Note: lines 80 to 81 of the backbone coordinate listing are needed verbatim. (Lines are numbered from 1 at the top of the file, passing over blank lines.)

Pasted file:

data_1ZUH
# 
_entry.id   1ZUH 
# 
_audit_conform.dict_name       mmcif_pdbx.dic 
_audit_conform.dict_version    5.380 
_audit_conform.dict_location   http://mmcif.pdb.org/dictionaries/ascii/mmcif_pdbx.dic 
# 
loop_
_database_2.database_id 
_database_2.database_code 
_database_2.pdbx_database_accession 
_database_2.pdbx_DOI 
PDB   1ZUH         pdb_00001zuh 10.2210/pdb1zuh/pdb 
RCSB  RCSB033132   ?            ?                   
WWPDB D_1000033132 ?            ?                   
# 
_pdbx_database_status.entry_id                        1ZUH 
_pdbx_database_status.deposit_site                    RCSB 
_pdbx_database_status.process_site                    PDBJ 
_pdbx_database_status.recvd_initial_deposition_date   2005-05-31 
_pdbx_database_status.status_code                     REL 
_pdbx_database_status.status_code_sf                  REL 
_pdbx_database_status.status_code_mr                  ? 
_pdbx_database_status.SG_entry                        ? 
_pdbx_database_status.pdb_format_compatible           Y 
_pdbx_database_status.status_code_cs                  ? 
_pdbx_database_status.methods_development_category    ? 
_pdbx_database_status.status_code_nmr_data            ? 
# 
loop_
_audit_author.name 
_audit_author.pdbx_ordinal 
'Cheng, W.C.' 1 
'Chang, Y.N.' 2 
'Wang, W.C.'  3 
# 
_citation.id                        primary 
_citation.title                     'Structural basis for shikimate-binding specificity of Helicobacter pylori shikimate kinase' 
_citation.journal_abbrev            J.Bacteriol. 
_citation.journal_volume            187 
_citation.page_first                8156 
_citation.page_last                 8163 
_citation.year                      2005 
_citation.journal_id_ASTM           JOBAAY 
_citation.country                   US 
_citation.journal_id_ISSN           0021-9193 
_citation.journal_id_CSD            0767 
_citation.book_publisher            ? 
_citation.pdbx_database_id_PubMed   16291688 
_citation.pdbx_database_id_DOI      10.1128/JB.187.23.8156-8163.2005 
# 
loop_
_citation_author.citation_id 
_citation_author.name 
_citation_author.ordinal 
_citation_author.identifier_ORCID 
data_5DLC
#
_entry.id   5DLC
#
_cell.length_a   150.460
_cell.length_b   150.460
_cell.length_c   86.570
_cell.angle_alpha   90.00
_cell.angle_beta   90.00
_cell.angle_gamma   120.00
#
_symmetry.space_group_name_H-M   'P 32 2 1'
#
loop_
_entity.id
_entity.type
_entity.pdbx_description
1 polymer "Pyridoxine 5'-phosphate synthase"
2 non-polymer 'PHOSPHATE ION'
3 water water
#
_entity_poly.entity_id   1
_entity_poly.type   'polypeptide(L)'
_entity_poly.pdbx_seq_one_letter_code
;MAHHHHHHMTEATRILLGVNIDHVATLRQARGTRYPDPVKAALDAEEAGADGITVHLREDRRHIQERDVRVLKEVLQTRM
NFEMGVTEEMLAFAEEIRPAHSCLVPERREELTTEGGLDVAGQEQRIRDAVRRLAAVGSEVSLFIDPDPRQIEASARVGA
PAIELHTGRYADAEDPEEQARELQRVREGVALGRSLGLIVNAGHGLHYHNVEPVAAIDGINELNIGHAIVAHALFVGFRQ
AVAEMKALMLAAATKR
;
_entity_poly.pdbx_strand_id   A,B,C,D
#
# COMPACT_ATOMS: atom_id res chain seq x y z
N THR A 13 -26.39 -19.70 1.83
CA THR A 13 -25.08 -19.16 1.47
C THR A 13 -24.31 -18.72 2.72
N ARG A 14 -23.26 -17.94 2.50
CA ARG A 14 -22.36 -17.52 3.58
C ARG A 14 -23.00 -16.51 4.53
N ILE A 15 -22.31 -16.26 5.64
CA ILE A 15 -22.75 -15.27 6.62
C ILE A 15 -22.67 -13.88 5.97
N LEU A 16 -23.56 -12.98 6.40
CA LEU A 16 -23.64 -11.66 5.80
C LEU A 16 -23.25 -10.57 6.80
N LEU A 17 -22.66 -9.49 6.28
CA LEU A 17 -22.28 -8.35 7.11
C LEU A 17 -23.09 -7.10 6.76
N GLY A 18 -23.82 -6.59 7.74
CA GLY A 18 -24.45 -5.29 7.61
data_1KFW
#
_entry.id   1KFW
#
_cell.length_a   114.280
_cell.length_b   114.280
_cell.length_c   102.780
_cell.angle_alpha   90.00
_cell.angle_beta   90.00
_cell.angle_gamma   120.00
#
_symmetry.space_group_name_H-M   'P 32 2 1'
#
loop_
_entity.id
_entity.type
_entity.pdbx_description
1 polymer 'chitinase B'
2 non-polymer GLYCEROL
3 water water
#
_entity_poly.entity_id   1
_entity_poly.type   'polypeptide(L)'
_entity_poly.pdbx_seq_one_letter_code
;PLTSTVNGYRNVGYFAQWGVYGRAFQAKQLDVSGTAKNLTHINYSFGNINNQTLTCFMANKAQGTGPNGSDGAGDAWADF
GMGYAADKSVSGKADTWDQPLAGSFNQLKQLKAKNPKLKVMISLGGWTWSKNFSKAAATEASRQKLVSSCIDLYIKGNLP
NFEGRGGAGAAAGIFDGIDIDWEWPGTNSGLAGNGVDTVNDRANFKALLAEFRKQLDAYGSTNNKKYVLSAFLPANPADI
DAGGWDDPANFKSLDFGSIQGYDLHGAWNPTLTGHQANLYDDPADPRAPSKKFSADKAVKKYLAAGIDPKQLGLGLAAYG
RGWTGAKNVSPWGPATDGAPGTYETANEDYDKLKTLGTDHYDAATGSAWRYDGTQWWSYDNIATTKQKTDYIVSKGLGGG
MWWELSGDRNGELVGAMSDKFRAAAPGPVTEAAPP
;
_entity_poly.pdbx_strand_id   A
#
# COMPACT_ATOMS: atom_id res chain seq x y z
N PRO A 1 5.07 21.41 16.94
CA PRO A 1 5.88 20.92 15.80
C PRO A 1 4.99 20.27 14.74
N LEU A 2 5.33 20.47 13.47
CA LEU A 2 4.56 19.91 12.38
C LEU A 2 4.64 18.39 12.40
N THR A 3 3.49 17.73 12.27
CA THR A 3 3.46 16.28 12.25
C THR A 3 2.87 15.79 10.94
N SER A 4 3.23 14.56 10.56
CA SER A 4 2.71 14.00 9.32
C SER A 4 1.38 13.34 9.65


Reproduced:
_entity_poly.type   'polypeptide(L)'
_entity_poly.pdbx_seq_one_letter_code